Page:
Countries differ in the way they classify population as "urban" or "rural." Typically, a community or settlement with a population of 2,000 or more is considered urban, but national definitions are most commonly based on size of locality. Eurostat defines urban areas as clusters of contiguous grid cells of 1 km2 with a density of at least 300 inhabitants per km2 and a minimum population of 5,000. Further it defines high-density cluster as contiguous grid cells of 1 km2 with a density of at least 1,500 inhabitants per km2 and a minimum population of 50,000.

The population of a city or metropolitan area depends on the boundaries chosen. For example, in 1990 Beijing, China, contained 2.3 million people in 87 square kilometers of "inner city" and 5.4 million in 158 square kilometers of "core city." The population of "inner city and inner suburban districts" was 6.3 million and that of "inner city, inner and outer suburban districts, and inner and outer counties" was 10.8 million. (Most countries use the last definition.)

Source
Multiple sources compiled by World Bank (2024) – processed by Our World in Data
Last updated
May 20, 2024
Next expected update
May 2025
Date range
1960–2022
Unit
% of urban population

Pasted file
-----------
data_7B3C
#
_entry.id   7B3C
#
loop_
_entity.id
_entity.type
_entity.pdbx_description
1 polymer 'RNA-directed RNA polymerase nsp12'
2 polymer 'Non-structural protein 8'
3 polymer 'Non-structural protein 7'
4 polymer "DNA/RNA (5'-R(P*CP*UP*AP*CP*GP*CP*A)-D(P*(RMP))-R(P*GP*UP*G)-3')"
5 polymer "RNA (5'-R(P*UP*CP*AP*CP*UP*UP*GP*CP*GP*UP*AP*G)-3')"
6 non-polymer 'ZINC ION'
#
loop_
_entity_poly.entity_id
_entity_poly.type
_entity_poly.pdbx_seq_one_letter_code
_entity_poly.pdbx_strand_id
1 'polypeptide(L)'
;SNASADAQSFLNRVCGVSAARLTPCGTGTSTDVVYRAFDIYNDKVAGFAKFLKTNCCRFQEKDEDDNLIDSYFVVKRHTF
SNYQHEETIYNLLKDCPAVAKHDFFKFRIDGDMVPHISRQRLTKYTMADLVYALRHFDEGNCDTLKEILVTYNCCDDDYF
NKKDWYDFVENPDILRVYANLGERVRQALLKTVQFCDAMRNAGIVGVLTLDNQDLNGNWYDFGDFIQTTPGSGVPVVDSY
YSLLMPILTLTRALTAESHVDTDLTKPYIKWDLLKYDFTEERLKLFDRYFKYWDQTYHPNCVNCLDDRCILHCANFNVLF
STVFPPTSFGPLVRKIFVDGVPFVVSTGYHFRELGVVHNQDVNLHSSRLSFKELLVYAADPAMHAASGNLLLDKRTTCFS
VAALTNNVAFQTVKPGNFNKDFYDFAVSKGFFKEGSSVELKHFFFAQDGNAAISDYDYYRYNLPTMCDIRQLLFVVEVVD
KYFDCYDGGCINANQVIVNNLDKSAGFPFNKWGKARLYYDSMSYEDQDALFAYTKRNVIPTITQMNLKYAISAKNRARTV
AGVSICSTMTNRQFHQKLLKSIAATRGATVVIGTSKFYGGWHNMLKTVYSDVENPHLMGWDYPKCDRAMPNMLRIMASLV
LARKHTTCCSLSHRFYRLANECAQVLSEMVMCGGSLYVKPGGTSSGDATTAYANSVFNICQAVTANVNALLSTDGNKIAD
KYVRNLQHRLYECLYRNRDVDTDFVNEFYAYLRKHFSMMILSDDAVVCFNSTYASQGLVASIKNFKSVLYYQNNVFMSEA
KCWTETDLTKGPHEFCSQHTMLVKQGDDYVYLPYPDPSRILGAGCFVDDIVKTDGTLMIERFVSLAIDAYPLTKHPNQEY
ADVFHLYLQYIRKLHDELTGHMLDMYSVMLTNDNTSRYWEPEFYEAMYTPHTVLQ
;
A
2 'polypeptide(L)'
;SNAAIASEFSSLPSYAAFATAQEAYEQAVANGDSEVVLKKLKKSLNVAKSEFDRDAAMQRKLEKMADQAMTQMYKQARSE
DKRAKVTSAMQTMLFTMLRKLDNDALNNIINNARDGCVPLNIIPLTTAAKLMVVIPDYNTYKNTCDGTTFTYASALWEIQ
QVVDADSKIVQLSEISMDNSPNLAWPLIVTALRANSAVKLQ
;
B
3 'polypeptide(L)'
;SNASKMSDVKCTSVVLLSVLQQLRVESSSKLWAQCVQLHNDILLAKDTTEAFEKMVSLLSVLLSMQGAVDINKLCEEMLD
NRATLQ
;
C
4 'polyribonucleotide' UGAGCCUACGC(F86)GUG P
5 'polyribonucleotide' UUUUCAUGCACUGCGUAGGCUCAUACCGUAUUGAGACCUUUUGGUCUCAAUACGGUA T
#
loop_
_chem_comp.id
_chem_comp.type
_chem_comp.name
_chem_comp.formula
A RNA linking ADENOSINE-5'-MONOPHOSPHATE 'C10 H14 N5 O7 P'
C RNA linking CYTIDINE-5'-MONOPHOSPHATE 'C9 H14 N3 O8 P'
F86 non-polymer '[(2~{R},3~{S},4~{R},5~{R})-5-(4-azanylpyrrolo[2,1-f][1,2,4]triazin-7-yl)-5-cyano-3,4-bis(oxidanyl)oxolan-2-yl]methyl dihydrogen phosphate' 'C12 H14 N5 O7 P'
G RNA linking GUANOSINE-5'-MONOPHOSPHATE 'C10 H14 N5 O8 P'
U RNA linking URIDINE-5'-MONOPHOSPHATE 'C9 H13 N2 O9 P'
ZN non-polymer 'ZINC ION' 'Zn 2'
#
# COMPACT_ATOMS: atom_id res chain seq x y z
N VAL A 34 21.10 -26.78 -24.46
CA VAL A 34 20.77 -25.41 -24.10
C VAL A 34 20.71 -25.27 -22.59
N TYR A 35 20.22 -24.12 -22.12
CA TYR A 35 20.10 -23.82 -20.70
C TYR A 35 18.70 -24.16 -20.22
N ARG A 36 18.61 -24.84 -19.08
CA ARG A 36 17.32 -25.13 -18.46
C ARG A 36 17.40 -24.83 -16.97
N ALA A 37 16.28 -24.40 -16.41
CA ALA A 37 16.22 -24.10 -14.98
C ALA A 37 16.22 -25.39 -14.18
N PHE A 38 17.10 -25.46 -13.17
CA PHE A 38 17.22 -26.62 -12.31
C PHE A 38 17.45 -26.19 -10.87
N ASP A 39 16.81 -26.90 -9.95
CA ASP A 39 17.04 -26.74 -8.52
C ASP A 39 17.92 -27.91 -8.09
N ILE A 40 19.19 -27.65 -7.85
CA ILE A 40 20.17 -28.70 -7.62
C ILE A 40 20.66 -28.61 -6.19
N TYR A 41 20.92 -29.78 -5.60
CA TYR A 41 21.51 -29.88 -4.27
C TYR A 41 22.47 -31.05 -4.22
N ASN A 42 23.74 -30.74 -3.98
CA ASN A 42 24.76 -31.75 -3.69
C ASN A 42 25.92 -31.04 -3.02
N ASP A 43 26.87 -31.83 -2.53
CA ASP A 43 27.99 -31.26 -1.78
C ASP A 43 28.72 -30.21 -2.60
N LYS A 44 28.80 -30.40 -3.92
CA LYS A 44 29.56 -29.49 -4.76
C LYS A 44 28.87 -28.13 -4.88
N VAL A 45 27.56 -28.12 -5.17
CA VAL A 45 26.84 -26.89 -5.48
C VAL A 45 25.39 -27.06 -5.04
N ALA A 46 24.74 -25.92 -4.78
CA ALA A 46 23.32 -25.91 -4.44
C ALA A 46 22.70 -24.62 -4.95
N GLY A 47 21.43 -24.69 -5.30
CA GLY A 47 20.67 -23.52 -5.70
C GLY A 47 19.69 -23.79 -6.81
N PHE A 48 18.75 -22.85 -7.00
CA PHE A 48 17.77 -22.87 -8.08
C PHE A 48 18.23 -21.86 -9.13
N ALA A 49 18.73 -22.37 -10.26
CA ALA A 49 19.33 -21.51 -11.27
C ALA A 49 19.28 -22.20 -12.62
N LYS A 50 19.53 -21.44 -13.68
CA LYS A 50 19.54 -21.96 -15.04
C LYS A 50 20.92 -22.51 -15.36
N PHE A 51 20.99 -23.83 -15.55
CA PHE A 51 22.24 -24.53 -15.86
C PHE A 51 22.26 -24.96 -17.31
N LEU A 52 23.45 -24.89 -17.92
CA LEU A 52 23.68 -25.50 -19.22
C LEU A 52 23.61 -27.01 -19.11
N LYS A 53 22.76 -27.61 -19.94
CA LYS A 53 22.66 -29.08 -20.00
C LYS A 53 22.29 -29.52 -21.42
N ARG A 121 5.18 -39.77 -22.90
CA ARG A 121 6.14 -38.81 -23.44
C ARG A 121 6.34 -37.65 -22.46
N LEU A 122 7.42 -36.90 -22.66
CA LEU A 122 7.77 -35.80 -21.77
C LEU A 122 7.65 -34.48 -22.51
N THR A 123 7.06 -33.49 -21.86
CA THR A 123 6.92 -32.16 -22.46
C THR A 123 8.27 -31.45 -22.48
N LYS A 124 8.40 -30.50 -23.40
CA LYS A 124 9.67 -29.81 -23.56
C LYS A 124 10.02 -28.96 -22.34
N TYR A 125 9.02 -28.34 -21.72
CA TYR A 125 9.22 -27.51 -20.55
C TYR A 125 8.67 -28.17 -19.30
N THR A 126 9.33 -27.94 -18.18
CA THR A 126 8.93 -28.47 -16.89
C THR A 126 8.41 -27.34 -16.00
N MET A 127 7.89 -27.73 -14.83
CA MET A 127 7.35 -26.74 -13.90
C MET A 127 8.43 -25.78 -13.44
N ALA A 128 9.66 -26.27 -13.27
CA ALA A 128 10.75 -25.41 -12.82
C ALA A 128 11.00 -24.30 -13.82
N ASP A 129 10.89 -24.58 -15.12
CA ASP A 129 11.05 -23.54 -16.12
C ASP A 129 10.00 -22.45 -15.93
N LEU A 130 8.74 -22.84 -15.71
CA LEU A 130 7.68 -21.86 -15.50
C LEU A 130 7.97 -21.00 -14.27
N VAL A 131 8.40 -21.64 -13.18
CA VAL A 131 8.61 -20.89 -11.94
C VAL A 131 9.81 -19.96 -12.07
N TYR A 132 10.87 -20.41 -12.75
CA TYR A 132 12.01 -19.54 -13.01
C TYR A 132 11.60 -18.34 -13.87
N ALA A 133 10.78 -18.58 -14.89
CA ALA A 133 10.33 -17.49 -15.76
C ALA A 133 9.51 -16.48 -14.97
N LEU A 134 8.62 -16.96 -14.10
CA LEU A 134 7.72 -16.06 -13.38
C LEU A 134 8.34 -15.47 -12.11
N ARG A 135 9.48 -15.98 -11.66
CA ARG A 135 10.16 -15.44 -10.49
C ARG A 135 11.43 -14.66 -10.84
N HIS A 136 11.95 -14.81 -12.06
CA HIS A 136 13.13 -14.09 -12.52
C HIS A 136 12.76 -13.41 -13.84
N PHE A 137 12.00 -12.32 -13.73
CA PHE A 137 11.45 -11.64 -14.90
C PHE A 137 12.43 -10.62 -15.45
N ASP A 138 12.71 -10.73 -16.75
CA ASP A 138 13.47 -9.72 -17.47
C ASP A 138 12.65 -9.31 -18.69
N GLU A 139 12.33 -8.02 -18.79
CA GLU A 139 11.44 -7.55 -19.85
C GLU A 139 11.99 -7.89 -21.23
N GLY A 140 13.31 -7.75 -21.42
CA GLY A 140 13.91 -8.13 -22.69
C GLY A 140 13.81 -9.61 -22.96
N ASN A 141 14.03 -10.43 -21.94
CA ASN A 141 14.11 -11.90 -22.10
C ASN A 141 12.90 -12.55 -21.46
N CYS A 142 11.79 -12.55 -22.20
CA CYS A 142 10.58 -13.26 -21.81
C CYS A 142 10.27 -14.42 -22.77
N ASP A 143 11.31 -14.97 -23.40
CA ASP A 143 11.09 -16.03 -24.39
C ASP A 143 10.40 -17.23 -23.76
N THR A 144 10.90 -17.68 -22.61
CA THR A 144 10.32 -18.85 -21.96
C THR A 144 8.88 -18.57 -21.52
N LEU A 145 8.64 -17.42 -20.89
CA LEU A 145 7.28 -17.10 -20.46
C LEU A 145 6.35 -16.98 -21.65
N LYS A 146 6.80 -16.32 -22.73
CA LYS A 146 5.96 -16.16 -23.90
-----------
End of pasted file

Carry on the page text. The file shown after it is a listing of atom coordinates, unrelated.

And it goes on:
Sources and processing

This data is based on the following sources

The World Development Indicators (WDI) is the primary World Bank collection of development indicators, compiled from officially-recognized international sources. It presents the most current and accurate global development data available, and includes national, regional and global estimates.

Retrieved on
May 20, 2024
Citation
This is the citation of the original data obtained from the source, prior to any processing or adaptation by Our World in Data. To cite data downloaded from this page, please use the suggested citation given in Reuse This Work below.
World Bank's World Development Indicators (WDI).

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Citations

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“Data Page: Share of the urban population who live in the largest city”. Our World in Data (2024). Data adapted from UN Population Division (via World Bank). Retrieved from https://ourworldindata.org/grapher/population-in-the-largest-city [online resource]
How to cite this data

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Multiple sources compiled by World Bank (2024) – processed by Our World in Data

Full citation

Multiple sources compiled by World Bank (2024) – processed by Our World in Data. “Share of the urban population who live in the largest city” [dataset]. UN Population Division (via World Bank), “World Development Indicators” [original data]. Retrieved June 13, 2024 from https://ourworldindata.org/grapher/population-in-the-largest-city